On smartphone devices, Chrome owns 62.48% of the market; 26.48% by Safari; Samsung's own Internet browser at 5.19% and Firefox is amongst the "everyone else" group with just 0.5%; beaten by Opera at 1.96%.

    On tablet devices, it's essentially a two-horse race between Google Chrome and Safari; Firefox's share must be so-low, they don't even count it separately. It just comes under "others".

    I'm glad it's still around as an alternative... but for how-much longer, I wonder?

    • MikeCerm

      Their market share went up and you're concerned? That actually sounds like good news to me, because I'd expect it to be declining. They're not far behind Safari and Edge (on desktop anyway), which is interesting. I wish we had a way to know how many of those Chrome users are actually using Chromium derivatives (like, Brave, Vivaldi, etc.), which are generally counted as Chrome. What that would likely show is that Firefox is far and away the most popular 3rd-party browser, i.e., a browser that doesn't owe a large part of its market share to being the default (or only) browser on Windows/Mac/iOS/Android/Chrome-OS.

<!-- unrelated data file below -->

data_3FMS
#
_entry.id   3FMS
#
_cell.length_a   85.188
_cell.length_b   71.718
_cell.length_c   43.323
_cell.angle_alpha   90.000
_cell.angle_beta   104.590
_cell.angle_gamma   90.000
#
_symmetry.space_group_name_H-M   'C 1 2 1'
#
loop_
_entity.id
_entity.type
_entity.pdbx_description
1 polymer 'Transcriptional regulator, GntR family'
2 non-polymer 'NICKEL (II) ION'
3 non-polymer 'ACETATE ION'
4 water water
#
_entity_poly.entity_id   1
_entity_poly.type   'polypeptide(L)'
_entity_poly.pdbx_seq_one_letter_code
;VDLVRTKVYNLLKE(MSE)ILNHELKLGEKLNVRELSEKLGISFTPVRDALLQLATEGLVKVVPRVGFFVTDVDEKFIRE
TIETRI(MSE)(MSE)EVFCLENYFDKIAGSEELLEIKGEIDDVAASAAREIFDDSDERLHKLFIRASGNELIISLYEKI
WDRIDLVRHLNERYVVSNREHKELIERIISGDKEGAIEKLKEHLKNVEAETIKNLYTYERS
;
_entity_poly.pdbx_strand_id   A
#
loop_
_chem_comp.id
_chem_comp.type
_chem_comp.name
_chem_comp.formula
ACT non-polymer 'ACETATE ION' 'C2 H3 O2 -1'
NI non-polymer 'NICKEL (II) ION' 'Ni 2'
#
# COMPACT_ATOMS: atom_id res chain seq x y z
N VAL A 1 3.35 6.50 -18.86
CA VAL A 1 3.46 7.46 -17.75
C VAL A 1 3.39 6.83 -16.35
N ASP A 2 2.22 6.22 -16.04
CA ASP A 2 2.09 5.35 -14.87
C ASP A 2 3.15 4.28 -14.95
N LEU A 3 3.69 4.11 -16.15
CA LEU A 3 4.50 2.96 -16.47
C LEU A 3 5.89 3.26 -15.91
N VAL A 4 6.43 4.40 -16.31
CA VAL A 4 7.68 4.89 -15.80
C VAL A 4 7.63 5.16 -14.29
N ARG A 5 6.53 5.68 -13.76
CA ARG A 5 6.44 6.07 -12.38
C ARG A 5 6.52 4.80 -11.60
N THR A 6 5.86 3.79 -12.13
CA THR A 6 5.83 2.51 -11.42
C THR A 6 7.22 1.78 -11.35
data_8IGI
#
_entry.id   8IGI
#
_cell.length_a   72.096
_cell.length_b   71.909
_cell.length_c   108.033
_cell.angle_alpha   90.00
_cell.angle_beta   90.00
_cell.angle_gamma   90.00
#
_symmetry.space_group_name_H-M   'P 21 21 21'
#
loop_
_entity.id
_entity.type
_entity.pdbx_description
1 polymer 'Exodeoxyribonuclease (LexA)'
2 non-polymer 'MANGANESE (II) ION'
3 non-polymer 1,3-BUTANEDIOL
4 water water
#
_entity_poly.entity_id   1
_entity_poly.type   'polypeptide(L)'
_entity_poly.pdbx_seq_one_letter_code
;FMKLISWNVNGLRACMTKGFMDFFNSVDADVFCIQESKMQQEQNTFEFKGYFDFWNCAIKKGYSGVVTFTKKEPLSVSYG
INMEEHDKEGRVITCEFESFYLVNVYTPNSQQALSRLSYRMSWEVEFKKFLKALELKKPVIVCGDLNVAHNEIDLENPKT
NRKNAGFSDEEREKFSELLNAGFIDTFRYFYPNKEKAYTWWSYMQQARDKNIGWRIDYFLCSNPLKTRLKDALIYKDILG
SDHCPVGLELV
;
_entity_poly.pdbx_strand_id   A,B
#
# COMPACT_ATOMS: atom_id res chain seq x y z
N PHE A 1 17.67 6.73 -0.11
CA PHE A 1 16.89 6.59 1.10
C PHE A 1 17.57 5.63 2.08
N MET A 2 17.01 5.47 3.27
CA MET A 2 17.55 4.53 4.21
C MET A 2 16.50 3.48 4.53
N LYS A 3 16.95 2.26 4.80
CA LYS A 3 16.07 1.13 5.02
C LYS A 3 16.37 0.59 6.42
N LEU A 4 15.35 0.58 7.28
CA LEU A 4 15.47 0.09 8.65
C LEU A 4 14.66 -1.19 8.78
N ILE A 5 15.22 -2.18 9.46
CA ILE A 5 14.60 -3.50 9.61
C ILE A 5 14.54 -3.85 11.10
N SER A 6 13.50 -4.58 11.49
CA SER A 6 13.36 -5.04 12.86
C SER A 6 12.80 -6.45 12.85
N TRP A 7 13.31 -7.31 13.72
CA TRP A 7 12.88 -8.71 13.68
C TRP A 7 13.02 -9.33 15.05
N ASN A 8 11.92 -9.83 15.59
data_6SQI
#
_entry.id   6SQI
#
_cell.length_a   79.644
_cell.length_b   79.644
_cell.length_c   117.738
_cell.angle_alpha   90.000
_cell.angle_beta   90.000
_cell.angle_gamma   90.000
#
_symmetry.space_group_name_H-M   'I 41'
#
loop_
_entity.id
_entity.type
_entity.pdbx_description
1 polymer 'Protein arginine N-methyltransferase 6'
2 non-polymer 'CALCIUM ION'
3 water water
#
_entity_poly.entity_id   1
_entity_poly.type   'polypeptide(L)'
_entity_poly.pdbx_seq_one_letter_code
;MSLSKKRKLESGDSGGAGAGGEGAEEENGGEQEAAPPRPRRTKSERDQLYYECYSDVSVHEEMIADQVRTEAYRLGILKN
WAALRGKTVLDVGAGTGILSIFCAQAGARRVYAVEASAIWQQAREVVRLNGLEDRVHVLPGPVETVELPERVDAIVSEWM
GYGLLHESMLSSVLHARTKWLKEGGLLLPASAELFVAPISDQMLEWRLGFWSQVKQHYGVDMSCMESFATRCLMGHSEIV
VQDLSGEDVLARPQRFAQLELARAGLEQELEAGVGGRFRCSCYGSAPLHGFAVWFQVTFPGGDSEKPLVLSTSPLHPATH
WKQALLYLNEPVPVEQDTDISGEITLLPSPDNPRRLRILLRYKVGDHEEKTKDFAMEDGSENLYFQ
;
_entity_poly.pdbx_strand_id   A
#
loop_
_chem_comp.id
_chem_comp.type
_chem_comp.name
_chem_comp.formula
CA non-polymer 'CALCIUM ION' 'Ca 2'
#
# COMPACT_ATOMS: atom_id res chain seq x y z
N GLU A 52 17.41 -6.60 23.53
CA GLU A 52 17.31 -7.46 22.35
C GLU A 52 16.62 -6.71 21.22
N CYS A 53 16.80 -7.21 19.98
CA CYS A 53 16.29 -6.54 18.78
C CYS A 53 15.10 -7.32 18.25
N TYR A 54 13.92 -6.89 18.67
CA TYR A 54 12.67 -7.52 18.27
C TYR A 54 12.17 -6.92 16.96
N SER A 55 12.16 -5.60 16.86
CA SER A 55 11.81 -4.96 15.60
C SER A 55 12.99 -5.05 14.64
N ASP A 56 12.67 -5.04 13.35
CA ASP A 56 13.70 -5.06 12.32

• dftf

        Their market-share on desktop-based systems went up 0.1% in a year -- so by the end of 2030, it could increase a whole 1%, if that trend were to continue. I've heard of "playing-the-long-game", but I seriously doubt most-people would agree that is good. By that same time, Edge is likely to be somewhere-around 15% market-share, I'd estimate (accounting for some slowdown).

        And they have no-growth where it matters with the younger generations thesedays: smartphone and tablet devices.